Microsoft Addresses Governments' Concerns Over Cloud OS Network

The company explains how its global hybrid cloud platform also respects national borders as it courts government customers.

Microsoft is assuring the world's governments that in a world rocked by a National Security Agency surveillance controversy, its new Cloud OS Network can keep their data not only safe, but also out of the hands of foreign concerns.

In December, Microsoft unveiled its global Cloud OS Network, a partnership between the company and cloud providers situated in several countries. During its debut, Microsoft described the Cloud OS Network as "a worldwide consortium of more than 25 cloud service providers delivering services built on the Microsoft Cloud Platform: Windows Server with Hyper-V, System Center and the Windows Azure Pack."

Cloud OS Network will span 90 markets, run out of 425 data centers and is expected to serve more than 3 million customers. More than 2.4 million servers will power the Cloud OS Network.

Before trusting a cloud computing platform that operates on such a scale, government customers are understandably concerned about the security of their data and the chances of it being accessed by unauthorized persons beyond its borders, suggested Dan Mannion, director of Public Sector Cloud Strategy for Microsoft. "In my travels since the announcement, I've heard a lot of questions from leaders about the Cloud OS Network and why it should matter to them," he wrote in a Feb. 5 company blog post.

Specifically, Mannion faced questions about how Cloud OS Network would handle security. He explained that six of the inaugural Cloud OS Network partners are setting up national clouds, noting that "government specialists from more countries will be signing up."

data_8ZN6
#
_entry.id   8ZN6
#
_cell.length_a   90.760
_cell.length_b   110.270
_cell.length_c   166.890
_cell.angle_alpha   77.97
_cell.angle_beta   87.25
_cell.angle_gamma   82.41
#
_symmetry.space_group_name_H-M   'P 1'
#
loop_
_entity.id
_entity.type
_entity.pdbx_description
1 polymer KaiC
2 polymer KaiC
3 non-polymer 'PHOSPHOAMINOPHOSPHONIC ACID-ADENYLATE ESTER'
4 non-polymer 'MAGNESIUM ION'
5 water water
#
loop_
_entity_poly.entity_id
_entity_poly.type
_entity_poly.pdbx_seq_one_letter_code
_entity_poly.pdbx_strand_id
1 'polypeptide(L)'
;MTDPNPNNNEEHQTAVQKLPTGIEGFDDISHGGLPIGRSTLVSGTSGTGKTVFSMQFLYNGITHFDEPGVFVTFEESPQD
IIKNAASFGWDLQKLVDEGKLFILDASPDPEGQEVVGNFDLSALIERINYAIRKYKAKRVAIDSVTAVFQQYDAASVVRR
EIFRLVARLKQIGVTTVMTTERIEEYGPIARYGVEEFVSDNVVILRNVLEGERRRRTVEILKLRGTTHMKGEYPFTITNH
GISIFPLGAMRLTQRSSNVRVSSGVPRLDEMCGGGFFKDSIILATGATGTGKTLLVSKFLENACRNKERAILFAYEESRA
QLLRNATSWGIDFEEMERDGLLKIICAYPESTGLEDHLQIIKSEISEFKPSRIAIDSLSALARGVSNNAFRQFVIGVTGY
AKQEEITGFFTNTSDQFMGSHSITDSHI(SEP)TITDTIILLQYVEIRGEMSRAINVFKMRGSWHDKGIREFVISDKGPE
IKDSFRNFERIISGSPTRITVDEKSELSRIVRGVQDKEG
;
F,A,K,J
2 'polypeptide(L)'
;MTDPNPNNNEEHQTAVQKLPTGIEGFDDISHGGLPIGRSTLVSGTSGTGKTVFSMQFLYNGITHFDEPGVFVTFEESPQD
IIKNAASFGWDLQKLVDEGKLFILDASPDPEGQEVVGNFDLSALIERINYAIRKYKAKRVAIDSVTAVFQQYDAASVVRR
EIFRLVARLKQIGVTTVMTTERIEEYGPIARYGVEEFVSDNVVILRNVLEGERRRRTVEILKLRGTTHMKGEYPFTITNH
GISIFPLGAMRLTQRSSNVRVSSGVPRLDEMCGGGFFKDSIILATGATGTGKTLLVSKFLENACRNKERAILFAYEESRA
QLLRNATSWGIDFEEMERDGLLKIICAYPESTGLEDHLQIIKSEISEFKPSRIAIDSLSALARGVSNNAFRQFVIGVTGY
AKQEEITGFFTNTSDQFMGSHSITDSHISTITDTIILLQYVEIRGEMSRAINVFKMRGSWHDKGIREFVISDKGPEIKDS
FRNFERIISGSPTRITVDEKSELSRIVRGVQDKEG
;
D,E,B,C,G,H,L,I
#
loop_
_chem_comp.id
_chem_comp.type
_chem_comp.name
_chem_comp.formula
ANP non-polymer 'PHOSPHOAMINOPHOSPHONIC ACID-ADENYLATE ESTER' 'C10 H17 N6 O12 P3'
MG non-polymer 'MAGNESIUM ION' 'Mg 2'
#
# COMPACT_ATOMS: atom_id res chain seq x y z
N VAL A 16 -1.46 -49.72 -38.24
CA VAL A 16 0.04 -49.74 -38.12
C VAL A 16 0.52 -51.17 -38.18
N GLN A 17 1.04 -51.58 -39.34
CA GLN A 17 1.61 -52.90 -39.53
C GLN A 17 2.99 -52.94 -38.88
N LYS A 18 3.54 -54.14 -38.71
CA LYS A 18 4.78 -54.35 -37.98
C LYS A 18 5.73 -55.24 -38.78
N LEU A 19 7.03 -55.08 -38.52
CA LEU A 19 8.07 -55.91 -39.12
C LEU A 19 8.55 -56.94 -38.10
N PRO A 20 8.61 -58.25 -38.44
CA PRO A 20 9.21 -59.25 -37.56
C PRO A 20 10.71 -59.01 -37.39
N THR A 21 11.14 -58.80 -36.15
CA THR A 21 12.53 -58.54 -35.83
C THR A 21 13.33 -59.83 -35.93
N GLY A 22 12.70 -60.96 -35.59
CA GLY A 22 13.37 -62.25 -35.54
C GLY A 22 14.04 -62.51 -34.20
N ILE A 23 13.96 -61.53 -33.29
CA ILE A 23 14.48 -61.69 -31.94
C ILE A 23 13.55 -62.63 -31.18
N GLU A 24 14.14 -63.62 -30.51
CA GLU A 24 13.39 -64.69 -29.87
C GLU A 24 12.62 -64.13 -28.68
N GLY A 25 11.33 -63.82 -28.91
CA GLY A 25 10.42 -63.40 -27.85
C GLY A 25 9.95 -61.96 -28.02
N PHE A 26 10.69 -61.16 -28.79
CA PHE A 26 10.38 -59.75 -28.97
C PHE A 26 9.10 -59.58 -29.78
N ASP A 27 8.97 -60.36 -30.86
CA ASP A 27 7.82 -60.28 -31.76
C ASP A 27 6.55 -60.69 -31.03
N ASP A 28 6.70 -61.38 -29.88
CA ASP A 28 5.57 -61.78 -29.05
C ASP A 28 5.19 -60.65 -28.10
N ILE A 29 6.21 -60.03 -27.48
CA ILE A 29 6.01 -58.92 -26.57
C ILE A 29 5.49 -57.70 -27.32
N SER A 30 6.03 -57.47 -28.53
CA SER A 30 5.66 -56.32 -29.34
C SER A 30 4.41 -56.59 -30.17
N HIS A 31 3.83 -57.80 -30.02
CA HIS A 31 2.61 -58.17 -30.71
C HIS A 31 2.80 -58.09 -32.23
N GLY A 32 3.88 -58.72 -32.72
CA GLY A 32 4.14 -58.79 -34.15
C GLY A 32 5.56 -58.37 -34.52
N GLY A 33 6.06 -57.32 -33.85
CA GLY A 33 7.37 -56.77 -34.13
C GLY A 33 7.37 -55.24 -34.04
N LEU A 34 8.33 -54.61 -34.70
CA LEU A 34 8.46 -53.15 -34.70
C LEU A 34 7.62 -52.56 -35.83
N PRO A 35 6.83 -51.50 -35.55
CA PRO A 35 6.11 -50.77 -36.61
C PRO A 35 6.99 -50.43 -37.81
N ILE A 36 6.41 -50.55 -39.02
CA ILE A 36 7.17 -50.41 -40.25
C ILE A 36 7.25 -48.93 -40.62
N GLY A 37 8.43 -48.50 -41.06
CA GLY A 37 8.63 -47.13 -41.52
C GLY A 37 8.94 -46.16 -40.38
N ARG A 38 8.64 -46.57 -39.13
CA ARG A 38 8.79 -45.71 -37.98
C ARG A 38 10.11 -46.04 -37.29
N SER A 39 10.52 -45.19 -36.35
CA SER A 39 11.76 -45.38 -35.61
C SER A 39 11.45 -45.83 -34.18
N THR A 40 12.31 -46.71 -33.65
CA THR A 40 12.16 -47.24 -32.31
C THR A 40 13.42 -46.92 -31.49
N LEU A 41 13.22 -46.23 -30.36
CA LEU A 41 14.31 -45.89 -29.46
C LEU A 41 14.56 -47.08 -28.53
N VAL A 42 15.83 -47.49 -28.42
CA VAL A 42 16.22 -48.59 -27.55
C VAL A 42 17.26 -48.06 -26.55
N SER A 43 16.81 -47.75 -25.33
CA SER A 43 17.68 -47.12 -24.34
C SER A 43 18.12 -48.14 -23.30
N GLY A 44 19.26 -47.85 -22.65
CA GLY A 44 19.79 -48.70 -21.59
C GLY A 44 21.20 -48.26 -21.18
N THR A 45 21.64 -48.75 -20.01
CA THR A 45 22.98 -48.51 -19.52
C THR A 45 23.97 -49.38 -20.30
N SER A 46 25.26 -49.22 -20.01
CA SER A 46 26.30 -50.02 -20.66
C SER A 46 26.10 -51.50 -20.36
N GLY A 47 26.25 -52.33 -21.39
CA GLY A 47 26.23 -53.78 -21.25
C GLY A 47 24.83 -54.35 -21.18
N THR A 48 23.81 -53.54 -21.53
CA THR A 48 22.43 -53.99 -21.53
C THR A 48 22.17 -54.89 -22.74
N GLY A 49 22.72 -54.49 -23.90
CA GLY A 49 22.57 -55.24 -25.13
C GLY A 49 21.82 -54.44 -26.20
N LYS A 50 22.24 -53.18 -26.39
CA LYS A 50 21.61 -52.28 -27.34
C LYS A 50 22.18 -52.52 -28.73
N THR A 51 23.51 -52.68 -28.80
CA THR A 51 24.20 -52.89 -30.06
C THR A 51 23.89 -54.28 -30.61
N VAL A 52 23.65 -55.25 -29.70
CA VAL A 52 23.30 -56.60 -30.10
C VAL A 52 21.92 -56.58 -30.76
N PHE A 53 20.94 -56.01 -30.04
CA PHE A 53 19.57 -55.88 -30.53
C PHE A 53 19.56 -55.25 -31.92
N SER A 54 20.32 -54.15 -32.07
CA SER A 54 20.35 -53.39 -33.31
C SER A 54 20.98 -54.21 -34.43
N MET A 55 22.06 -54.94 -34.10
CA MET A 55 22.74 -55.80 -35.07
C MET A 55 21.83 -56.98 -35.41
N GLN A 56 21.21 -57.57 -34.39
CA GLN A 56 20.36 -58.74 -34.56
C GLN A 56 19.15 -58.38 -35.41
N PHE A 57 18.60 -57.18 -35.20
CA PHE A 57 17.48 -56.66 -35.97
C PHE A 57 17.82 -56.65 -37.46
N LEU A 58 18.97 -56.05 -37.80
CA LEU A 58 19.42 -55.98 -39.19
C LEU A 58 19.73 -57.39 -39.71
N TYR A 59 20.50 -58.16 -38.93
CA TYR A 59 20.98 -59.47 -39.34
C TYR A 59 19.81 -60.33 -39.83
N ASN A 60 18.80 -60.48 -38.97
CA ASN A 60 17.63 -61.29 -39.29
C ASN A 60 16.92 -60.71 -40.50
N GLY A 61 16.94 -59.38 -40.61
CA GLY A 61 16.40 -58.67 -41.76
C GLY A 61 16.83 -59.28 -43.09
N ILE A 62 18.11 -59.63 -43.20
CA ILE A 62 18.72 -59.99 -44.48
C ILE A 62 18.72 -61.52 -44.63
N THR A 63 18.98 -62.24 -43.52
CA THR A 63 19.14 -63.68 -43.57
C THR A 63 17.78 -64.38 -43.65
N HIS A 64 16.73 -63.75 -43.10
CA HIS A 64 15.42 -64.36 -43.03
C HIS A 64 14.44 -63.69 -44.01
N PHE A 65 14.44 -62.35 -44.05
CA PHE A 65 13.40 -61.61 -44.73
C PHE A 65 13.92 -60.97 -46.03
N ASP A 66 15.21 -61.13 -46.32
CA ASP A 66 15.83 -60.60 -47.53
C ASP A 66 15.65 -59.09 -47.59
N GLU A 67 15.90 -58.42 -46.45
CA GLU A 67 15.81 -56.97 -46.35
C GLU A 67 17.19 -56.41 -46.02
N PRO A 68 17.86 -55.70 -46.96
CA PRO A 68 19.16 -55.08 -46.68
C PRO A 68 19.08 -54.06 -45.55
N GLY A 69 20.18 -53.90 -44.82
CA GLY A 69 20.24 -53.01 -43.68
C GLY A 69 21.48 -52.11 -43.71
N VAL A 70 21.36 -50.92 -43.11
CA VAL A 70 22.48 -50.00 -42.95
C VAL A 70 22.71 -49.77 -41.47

"These providers address unique government data security, privacy, and sovereignty concerns by developing solutions that can be certified to specific in-country requirements," Mannion added. "And with local datacenters, their solutions will help you keep your data within your own borders."

Providers offering specialized government solutions, noted Mannion, include Capita IT Services and Outsourcery in the U.K.; Revera in New Zealand; SingTel in Singapore; Tieto serving Finland, Norway and Sweden; and VTC Digilink in Vietnam.

Microsoft selected these providers due, in large part, to their familiarity and experience in cloud security. "Many members of the Cloud OS Network have worked with Microsoft cloud services for a decade or more," said Mannion. "Not only do they have the in-house skills and experience to deliver the most efficient, scalable, and secure cloud solutions to governments, but they're also backed by Microsoft's cloud expertise."

The assurances echo statements by Microsoft General Counsel Brad Smith, who in the wake of the NSA spying scandal, said last month that non-U.S. users of Microsoft's cloud services will be able to keep their data closer to home. "Microsoft Corp. will allow overseas customers to have their personal data stored outside the U.S., a response to concerns about allegations of U.S. government spying," reported Bloomberg on Jan. 23.

Microsoft vowed to combat cyber-spying in December, after a clearer picture of the NSA's far-reaching (and deep-digging) capabilities emerged from classified documents provided by ex-NSA contractor Edward Snowden. In a statement, Smith said that "government snooping potentially now constitutes an 'advanced persistent threat,' alongside sophisticated malware and cyber-attacks."

Pedro Hernandez

Pedro Hernandez

Pedro Hernandez is a contributor to eWEEK and the IT Business Edge Network, the network for technology professionals. Previously, he served as a managing editor for the network of...